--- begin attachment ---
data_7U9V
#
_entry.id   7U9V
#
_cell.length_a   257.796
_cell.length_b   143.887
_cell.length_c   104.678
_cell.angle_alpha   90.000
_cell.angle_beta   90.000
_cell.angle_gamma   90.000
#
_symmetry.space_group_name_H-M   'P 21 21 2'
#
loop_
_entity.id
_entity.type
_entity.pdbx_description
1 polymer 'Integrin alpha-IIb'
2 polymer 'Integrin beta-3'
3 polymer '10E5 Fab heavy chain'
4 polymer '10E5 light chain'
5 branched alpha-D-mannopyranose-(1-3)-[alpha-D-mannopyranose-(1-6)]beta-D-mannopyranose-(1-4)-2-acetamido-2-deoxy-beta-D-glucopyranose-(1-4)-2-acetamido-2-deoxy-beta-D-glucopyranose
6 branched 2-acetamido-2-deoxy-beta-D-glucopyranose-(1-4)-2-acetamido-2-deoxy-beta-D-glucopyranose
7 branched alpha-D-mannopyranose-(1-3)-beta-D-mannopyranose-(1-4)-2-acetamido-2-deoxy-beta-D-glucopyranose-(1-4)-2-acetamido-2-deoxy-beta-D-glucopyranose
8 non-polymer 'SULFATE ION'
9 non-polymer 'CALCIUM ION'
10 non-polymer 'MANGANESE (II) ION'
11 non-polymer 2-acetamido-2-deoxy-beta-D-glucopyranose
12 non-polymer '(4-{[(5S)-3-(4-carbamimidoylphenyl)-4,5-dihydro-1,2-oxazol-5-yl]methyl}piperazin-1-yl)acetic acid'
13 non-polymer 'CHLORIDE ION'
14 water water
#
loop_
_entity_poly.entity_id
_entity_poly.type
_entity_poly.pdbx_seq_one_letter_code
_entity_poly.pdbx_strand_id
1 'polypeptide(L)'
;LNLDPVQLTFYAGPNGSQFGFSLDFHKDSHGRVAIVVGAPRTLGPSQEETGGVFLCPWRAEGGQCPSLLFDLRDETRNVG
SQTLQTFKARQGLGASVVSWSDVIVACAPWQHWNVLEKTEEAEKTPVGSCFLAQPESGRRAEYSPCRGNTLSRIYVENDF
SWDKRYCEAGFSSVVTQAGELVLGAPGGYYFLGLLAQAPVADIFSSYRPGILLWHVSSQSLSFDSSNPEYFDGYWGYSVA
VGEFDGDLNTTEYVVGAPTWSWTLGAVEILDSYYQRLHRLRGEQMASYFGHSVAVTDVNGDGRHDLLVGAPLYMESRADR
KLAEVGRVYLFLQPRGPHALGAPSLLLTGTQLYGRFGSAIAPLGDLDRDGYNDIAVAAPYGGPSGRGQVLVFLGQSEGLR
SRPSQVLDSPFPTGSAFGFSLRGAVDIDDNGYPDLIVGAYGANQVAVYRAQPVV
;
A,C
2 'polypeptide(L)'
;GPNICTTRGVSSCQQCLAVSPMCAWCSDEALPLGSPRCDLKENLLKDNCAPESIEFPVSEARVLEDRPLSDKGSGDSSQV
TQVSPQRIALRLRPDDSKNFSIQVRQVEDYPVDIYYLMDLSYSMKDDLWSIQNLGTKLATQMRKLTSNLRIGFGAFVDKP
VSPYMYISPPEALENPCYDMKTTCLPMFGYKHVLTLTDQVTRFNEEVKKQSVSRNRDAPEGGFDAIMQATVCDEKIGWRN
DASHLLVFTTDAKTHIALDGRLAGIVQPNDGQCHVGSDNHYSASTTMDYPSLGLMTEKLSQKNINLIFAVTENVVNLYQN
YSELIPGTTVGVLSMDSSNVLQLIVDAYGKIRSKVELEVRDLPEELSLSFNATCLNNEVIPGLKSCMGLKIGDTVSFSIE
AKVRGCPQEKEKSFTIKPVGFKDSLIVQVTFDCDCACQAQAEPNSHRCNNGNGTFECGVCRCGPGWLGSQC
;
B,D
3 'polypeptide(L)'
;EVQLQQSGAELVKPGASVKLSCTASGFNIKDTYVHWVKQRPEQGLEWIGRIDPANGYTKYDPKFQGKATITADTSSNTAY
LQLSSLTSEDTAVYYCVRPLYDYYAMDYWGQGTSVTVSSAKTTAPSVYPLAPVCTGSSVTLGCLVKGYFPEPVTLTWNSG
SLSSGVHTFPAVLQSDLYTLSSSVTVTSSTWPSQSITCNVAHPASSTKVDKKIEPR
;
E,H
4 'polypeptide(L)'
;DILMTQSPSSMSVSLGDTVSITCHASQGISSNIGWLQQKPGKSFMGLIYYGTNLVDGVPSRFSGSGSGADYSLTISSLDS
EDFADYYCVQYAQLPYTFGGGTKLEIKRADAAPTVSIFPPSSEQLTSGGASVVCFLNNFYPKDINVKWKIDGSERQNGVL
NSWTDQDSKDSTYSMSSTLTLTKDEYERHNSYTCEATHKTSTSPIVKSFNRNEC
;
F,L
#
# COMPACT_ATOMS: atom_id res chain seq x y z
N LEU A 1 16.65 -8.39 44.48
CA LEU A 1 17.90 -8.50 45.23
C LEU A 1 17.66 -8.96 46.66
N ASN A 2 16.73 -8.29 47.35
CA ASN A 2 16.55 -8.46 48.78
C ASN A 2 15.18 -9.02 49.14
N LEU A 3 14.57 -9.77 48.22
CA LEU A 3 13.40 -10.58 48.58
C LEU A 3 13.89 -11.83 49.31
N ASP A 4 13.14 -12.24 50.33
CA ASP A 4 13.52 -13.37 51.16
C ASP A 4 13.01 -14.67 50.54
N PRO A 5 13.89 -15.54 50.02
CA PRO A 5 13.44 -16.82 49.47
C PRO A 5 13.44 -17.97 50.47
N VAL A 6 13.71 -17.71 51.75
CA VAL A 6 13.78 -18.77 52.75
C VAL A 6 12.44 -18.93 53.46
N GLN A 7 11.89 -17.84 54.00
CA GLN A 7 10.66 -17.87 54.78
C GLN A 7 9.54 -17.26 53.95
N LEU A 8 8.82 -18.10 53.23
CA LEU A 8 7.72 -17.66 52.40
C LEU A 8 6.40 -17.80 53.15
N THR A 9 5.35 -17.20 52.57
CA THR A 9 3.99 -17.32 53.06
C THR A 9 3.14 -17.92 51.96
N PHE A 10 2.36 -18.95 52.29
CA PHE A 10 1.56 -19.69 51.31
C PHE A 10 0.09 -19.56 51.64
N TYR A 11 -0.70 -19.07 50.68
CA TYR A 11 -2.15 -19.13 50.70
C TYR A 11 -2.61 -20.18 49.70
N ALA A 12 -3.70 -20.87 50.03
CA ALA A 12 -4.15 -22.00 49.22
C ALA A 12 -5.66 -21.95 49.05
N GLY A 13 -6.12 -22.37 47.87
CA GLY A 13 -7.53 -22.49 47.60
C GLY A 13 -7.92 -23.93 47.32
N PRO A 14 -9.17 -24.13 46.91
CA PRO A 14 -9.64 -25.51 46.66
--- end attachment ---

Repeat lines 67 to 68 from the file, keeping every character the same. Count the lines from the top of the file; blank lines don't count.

F,L
#